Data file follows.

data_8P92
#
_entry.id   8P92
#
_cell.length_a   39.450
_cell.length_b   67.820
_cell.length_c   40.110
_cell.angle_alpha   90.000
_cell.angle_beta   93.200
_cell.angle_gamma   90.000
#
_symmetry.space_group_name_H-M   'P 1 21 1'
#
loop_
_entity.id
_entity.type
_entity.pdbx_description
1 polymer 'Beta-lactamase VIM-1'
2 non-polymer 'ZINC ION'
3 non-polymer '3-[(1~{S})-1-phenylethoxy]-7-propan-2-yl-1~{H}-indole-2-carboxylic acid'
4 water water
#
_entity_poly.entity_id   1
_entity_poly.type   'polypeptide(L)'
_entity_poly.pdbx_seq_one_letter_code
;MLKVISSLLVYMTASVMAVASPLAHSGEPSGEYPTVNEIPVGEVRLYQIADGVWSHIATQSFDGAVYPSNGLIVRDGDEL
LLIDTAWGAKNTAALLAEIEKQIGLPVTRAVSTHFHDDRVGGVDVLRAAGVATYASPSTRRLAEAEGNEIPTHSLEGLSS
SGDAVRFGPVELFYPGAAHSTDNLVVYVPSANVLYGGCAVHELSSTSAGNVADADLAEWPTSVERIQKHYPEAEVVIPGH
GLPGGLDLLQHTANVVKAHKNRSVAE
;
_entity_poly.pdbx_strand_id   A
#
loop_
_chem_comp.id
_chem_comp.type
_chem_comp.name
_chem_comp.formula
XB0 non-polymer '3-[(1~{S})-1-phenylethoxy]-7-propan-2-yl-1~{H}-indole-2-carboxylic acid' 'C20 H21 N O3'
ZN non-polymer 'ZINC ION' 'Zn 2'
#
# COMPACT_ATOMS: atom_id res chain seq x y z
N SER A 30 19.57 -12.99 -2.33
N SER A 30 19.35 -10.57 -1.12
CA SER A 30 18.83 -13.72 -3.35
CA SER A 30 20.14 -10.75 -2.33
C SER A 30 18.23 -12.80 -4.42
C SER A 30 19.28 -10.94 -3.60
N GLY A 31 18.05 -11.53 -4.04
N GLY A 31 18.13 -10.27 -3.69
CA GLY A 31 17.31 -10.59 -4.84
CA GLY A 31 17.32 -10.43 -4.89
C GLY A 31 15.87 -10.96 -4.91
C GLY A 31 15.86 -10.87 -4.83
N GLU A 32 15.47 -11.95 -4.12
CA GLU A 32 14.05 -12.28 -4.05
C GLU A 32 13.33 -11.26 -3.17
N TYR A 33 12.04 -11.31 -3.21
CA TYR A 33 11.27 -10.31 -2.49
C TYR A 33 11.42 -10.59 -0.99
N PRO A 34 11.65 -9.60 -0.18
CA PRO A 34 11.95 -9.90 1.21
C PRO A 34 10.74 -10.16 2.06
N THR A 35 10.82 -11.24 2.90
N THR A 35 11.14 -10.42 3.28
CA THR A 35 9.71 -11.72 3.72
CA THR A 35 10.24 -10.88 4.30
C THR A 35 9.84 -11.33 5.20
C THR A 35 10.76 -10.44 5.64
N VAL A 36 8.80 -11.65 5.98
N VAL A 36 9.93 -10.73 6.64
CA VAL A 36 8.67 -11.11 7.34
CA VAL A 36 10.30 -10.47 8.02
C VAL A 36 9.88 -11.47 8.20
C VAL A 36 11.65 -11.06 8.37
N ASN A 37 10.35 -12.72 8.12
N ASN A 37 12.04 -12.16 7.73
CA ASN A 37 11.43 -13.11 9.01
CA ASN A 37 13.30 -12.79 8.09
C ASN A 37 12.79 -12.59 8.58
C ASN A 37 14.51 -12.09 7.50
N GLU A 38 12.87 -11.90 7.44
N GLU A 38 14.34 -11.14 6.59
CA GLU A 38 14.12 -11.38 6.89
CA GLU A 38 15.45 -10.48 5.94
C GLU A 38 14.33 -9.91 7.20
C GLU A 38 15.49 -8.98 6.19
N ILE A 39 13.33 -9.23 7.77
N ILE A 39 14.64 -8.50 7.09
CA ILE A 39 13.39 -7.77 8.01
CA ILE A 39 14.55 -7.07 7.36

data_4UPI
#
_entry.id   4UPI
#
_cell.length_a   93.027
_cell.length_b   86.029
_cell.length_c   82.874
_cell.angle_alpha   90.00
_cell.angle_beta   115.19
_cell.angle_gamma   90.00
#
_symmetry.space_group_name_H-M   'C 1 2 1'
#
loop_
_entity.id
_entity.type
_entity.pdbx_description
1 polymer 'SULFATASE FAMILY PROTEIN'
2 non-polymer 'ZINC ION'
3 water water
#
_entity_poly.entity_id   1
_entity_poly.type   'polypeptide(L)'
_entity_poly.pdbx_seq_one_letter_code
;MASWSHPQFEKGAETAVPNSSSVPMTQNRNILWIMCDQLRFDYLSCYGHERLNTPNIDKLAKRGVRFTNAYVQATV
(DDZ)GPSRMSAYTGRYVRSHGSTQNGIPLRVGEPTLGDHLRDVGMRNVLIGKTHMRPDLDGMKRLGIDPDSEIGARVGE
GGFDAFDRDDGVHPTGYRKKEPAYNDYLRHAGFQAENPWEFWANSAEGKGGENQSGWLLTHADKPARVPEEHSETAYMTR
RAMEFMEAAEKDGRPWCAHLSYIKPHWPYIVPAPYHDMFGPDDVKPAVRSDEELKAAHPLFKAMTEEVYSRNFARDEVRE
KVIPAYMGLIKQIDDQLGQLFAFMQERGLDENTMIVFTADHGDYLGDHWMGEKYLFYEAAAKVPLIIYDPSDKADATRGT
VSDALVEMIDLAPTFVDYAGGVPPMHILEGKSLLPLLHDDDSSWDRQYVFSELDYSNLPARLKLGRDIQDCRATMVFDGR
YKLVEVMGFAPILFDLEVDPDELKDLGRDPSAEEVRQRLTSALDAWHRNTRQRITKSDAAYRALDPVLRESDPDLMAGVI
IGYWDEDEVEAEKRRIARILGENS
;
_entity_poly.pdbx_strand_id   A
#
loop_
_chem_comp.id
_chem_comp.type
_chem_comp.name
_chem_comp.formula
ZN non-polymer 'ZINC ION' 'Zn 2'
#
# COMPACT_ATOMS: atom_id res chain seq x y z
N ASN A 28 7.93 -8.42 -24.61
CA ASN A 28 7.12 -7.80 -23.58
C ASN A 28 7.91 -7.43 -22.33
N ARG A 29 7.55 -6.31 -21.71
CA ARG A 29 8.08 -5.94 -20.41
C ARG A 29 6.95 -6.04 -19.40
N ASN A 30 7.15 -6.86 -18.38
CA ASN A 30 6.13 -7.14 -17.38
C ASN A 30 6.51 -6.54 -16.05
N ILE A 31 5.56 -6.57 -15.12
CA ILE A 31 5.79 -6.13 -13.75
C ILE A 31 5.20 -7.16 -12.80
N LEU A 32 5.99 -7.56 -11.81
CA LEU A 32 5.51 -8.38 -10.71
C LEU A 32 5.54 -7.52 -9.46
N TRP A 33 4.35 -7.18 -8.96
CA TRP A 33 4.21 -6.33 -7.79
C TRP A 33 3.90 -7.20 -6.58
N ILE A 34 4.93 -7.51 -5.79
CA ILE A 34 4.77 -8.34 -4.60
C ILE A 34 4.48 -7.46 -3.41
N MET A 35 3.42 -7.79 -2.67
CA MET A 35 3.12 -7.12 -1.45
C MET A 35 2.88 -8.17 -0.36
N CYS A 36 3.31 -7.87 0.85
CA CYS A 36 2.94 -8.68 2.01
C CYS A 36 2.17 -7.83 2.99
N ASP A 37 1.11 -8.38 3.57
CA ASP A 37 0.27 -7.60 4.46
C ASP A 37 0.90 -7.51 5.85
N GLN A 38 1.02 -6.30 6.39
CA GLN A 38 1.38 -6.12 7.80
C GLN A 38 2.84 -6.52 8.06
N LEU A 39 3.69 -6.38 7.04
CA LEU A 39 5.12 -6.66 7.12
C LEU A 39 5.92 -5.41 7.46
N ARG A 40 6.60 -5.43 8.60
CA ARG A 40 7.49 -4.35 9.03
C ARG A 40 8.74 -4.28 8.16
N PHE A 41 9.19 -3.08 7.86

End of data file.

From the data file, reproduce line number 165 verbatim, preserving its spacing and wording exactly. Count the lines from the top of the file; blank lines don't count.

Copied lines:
CA GLN A 38 1.38 -6.12 7.80